Recently, the Beijing High People's Court wrapped up the trademark dispute between Rolls-Royce Motor Cars and Guangdong Konbom Technology & Industrial Company with its final-instance judgment, holding that some of Konbom Company's registered trademarks No.14355333 and No.14355334 保劳斯, No.14355335 and No.14355336 保莱斯, No.14355337 and No.14355338 宝劳斯and No.14355339 and No.14355340 宝莱 斯 (trademarks in dispute) and the well-known trademark No.4979295 劳斯莱斯 (the cited trademark) (i.e., the official Chinese translation of 'Rolls-Royce') constituted similarity on the same or similar goods. Further, the court held that the trademarks in dispute prejudiced the interests of Rolls-Royce as the owner of the well-known trademark. Therefore, the decision to uphold the trademarks in dispute made by the Trademark Review and Adjudication Board (TRAB) of the former State Administration for Industry and Commerce (SAIC) was revoked and it needed to make a de novo one.
Trademarks in dispute were filed for registration by Konbom in April 2014, and would be certified for use on goods such as cars and car tyres in 2016.
Rolls-Royce lodged an invalidation request with the TRAB, alleging that the cited trademark had been well-known to the public before the filing date of the trademarks in dispute, enabling its establishment as a well-known trademark. They further maintained that the trademarks in dispute constituted similarity on the same or similar goods with the cited trademark and may confuse the public, causing prejudice to the company's interests.
TRAB held that the evidence proved that the cited trademark enjoyed a high reputation before the filing date of the trademarks in dispute. Considering the differences in character formation and pronunciation, the trademarks in dispute did not constitute reproduction and imitation of the cited trademark. In addition, goods such as the adhesives for tyres attached with the trademarks in dispute were different from the goods such as cars attached with the cited trademark in terms of function and usage. Registration and use of the trademarks in dispute had not confused the relevant public. Therefore, the TRAB upheld the trademarks in dispute.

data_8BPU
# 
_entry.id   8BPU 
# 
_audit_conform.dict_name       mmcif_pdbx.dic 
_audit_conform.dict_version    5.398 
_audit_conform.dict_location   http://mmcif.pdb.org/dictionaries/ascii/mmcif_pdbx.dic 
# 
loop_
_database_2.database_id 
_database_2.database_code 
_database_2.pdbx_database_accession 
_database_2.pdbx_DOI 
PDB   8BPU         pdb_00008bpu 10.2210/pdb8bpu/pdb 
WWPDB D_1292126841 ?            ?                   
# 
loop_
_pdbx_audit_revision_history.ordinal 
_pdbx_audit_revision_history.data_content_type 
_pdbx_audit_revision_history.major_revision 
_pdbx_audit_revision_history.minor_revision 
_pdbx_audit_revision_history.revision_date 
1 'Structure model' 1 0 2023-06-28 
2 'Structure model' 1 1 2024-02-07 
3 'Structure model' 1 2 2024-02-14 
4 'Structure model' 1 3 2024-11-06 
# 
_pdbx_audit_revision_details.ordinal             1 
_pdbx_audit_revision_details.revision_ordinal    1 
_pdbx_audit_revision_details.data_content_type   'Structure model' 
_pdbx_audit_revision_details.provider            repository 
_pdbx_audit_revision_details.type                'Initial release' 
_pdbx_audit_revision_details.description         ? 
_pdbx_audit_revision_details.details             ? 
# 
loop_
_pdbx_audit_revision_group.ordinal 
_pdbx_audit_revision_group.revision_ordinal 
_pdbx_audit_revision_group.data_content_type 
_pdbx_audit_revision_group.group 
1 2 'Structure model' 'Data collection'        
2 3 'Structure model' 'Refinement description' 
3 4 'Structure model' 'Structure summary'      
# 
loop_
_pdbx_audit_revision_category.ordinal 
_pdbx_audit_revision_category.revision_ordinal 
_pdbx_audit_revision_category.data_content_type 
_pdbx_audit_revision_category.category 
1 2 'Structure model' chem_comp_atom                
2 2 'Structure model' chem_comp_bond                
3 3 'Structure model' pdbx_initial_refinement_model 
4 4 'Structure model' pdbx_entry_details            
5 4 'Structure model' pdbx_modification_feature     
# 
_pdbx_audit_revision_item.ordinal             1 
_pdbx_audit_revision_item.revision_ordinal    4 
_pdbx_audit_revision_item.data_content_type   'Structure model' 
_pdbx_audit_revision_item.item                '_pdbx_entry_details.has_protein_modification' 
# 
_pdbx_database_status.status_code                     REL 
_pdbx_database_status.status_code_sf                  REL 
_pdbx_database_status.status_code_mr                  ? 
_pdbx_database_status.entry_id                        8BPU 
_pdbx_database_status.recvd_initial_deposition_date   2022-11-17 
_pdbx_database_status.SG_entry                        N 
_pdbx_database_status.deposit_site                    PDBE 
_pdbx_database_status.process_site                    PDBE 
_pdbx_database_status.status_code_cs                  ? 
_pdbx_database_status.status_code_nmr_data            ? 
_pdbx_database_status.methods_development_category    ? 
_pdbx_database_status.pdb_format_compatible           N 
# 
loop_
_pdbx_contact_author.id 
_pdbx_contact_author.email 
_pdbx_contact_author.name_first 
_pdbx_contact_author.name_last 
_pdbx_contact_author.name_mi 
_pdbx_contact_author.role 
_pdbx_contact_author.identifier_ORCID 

The disgruntled Rolls-Royce then brought the case to the Beijing IP Court.
The Beijing IP Court held that the trademarks in dispute, approved to be used on goods such as car tyres, constituted similarity on the same or similar goods with the cited trademark when used on car tyres. The interests of Rolls-Royce as the owner of the well-known trademark would be harmed though trademarks in dispute did not constitute similarity on the same or similar goods when used on adhesives for tyres. Accordingly, the IP Court rebuffed the decision made by the TRAB at the first instance and ordered it to make a new one.
The TRAB then appealed to the Beijing High People's Court. After hearing, Beijing High held that the IP Court ascertained the facts clearly and applied the law correctly and upheld the first-instance ruling accordingly.
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